As we embark upon the last season of New York Mets games at William A. Shea Municipal Stadium, the mainstream media is filled with fond remembrances of concerts, games, and the like that occurred inside those rounded walls. It’s starting to be tedious but I surmise that I’ll be able to suffer through it. As a matter of fact, I respect the opinion of those that harbor good memories of family, friends and good times had there. I too have fond memories of games and concerts at Shea.
As the sun begins to set on Shea, I wanted to get my feelings on paper (in code, I mean). I’m wondering if my feelings will change between now and the end of the season when the reality starts to hit that I won’t be going back there anymore. Right now, I don’t think that I’ll be bidding on an orange field level seat or a chunk of sod when the Mets and the City of New York start taking the stadium down, piece by piece, and selling it off. I won’t miss Shea one bit.
I think that my feelings come from an inner belief that the future will be better than today. That belief, transferred to the Mets baseball franchise, leads me to think that my time at Citi Field will be better than times at Shea. I’m an optimist. The games, concerts, and other events that I attend there will be better than the ones that I enjoyed before. Heck, I don’t even mind that the Mets sold the name of the stadium to a corporate entity. If it helps generate revenue for the Mets, I don’t even mind if it’s called “Blackwater Field” or “Arthur Anderson Stadium”. What’s in a name anyway?
You may be thinking that I’m bereft of a baseball soul. To refute that notion I started thinking about some of the important events that I remember about Shea:
- The top of my list is the first game after Sept. 11, 2001. I was watching on TV on Sept. 21, 2007 when baseball brought a small sense of normalcy back to us even though we knew things would never be the same. I’ll never forget that game.
- My first major league baseball game was at Shea in 1984 with my friends from high school. I had been to minor league games before that but my first major league game was at Shea. The major league experience has had a profound impact on my life.
- My first World Series game was game 1 of the 1986 series. I went with my dad and we got tickets outside the stadium before the game. Awesome experience, there’s nothing like being at a World Series game.
- The October 1989 Rolling Stones Steel Wheels Tour. That was a massive show by real rock stars.
I’m too young to remember the ’69 and ’73 teams, as well as the Beatles in ’65. Although I’ve heard a lot about those teams and read quite a bit as well, I wasn’t there to see them. But as you can see there are some important and impactful experiences I’ve had that involve Shea. Even still, I’m of the belief that games and events at Citi Field will be terrific. If you read this blog regularly you know that I was in Miami last week for the Mets opening day game against the Florida Marlins. Dolphin Stadium is a venue that the Marlins have been trying to get out of for years. And it’s much nicer than Shea!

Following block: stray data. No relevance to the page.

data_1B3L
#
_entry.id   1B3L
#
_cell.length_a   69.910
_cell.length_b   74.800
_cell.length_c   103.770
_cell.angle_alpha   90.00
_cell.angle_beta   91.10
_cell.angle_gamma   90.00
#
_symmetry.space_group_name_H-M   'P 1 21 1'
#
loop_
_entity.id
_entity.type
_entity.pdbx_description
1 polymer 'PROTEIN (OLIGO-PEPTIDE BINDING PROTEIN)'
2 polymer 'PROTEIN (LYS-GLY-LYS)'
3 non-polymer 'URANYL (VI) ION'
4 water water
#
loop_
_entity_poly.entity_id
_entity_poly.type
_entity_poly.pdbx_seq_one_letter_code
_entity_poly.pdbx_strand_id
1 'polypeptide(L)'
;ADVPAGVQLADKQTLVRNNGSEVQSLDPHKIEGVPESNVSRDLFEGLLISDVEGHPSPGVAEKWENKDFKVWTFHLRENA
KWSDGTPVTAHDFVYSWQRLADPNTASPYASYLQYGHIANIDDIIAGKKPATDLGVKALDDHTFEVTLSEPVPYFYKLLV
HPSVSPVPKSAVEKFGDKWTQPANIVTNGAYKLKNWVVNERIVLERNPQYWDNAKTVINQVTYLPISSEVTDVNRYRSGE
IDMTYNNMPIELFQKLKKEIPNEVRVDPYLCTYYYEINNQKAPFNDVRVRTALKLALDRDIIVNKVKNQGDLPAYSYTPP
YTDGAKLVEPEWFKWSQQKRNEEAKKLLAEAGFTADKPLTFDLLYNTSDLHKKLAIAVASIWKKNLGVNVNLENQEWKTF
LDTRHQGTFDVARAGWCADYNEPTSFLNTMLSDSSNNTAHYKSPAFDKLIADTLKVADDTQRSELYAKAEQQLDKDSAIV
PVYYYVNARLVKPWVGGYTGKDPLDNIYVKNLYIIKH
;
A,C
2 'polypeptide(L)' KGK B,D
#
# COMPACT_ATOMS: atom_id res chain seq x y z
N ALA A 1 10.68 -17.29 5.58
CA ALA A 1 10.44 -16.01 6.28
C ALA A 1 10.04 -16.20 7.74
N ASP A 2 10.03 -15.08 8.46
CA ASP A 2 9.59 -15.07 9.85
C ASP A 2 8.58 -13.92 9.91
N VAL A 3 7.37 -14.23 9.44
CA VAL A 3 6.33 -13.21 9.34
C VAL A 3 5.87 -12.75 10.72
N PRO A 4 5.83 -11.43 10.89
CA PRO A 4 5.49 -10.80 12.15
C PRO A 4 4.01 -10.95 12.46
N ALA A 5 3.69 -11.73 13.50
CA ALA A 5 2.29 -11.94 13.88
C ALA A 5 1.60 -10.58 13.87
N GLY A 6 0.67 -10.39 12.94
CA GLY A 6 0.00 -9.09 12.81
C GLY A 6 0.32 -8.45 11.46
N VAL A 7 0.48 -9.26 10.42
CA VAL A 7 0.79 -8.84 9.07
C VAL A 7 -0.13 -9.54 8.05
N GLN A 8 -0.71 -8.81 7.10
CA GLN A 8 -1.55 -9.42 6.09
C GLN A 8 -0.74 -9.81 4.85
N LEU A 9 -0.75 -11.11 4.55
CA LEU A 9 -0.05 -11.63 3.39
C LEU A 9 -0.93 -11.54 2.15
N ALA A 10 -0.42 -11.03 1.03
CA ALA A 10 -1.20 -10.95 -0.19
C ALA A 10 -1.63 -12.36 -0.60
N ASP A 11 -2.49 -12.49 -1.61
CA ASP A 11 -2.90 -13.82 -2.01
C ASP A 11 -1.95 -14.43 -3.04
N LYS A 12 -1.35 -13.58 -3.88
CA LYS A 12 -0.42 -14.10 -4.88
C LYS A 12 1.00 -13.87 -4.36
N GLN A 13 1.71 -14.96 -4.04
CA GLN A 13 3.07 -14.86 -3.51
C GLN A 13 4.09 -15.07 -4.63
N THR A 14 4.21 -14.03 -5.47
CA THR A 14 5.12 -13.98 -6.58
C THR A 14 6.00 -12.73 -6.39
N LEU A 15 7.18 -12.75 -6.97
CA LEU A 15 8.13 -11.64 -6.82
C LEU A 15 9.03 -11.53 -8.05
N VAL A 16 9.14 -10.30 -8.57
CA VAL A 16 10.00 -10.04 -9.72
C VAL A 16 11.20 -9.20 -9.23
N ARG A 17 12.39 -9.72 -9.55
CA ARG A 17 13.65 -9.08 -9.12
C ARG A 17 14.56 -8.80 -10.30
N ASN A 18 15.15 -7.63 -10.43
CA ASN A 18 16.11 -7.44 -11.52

Shea doesn’t have character like the old classic parks Wrigley and Fenway. Those stadiums should exist until they start crumbling under the fans feet. They’re that good. Shea is a cookie-cutter, multi-purpose monstrosity. There’s basically no redeeming value in modern baseball for William A. Shea Municipal Stadium. There are newer stadiums around the league that are designed for baseball only in San Francisco, Pittsburgh, Washington, San Diego, Texas, St. Louis, and even Baltimore (although not “new” anymore). Why shouldn’t Mets fans enjoy one of the best stadiums in baseball? The Nationals/Expos have never won anything and they have a great new stadium. Sure, they moved to a new city to get it, but it’s a new stadium nonetheless.
I thought that writing this might generate some negative sentiment. That’s not my intention. I’m simply stating that the new stadium will be much, much better than what we have now. I’m more focused on that than I am on any sentiment for days gone by in Flushing.
I started searching for any recent baseball stadium reviews. I couldn’t find many, but ESPN and Sports Illustrated have done some stories over the past few years on the topic. Each had Shea listed at, or near, the bottom of the list of existing stadiums at the time. I have to agree with those assessments wholeheartedly. We have the worst stadium in the sport. That hurts. We’re the best fans and we deserve better.
I may change my tune when September 28, 2008 starts to near. The last regular season game on a Sunday afternoon in Flushing may bring more emotion than it does now. Hopefully, Shea will get to see several more post-season series’. The last game may be in the World Series! That would be a fitting way to say goodbye to this old, outdated architectural blight.